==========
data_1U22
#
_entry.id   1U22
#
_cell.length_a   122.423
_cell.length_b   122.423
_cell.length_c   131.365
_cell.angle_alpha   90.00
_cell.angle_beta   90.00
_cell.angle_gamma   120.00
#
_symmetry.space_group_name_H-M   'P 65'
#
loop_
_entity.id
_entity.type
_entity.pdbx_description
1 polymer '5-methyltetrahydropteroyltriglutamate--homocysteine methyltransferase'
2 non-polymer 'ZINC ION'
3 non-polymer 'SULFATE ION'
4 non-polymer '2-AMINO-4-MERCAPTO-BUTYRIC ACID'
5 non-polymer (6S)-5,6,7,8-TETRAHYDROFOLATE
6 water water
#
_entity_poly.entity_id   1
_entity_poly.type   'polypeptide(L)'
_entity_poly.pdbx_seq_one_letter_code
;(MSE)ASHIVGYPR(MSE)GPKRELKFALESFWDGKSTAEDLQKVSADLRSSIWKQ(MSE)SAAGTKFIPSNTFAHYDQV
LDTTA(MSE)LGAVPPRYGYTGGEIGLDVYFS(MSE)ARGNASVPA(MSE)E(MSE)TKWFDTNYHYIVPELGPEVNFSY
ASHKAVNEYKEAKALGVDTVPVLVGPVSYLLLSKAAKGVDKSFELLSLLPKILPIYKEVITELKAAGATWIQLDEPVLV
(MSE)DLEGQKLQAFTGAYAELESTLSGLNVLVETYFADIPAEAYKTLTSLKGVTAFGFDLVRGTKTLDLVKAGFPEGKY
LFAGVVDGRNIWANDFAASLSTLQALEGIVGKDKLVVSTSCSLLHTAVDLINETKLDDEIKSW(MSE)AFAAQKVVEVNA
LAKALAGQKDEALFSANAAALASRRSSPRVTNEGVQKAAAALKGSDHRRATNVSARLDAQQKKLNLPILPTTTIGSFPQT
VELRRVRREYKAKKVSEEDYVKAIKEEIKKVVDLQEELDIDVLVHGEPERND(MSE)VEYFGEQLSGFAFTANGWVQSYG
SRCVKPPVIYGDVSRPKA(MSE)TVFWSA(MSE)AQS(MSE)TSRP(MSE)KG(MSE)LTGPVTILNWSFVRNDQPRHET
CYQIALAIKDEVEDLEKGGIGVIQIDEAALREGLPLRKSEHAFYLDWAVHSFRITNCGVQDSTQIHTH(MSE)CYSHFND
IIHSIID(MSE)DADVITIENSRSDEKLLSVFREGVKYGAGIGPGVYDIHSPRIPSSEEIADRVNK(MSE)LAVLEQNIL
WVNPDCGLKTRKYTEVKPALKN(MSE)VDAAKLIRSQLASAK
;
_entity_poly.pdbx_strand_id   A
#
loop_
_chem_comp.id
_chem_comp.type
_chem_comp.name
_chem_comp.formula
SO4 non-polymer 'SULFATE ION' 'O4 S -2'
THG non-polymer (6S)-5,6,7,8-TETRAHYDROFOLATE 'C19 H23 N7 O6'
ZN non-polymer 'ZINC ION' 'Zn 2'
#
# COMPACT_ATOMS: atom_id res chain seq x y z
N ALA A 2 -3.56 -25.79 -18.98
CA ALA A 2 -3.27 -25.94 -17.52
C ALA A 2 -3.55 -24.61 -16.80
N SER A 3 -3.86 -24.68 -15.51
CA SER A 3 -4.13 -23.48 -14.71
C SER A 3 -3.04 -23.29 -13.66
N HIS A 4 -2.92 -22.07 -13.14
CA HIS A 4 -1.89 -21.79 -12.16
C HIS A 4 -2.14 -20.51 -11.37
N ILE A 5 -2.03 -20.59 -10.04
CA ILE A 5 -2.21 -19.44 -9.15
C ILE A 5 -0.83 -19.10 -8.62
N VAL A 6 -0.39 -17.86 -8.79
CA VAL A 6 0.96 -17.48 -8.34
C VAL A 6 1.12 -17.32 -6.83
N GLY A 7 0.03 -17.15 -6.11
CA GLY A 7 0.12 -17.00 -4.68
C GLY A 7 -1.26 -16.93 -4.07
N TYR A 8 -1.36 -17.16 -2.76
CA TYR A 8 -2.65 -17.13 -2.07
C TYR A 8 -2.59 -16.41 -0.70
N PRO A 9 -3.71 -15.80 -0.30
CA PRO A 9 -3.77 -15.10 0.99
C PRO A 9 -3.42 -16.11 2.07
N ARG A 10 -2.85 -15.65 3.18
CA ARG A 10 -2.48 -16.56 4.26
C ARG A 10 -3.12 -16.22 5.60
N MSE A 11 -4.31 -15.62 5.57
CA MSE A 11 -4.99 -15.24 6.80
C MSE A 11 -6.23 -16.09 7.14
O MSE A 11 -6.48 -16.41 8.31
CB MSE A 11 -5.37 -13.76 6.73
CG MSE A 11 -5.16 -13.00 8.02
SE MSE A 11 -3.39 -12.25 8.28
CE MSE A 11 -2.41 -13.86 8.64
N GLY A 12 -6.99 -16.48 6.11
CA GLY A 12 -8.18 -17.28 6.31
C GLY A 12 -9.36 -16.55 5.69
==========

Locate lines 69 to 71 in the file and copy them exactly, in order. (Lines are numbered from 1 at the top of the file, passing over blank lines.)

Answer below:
C GLY A 7 -1.26 -16.93 -4.07
N TYR A 8 -1.36 -17.16 -2.76
CA TYR A 8 -2.65 -17.13 -2.07